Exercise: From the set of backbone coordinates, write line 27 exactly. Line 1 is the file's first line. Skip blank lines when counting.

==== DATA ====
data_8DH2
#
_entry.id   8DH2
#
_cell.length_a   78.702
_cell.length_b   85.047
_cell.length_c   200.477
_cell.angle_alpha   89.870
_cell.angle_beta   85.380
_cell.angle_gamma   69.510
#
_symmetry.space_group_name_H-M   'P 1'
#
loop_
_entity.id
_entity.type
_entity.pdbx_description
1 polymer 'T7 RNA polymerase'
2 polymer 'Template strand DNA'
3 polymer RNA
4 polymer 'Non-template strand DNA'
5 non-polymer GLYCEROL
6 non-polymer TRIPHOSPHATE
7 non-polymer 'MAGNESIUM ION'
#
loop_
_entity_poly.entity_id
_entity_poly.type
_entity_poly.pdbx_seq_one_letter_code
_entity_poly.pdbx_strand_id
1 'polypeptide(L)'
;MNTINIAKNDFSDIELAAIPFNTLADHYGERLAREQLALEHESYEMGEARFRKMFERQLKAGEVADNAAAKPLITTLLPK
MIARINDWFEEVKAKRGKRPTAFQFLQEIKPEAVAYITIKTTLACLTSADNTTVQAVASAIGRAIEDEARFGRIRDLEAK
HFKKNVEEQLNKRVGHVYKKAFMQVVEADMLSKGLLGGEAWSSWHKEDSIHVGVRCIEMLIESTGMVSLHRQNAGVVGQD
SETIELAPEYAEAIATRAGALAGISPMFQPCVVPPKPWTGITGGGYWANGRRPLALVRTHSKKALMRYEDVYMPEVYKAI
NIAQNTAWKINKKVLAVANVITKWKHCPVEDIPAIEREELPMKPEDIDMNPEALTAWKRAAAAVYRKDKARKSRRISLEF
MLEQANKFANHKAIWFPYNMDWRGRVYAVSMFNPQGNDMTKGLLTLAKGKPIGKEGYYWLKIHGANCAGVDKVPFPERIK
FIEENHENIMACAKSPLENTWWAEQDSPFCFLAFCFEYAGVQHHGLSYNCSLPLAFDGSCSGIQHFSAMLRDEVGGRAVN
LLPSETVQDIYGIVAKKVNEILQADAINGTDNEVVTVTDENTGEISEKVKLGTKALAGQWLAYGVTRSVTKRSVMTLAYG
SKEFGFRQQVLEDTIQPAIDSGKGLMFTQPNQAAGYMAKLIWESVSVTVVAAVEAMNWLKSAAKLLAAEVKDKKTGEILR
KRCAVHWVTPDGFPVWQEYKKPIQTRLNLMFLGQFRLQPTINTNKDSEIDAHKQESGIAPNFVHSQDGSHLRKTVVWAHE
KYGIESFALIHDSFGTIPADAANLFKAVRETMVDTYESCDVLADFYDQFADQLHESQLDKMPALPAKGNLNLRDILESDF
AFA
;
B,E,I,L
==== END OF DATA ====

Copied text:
_entity_poly.entity_id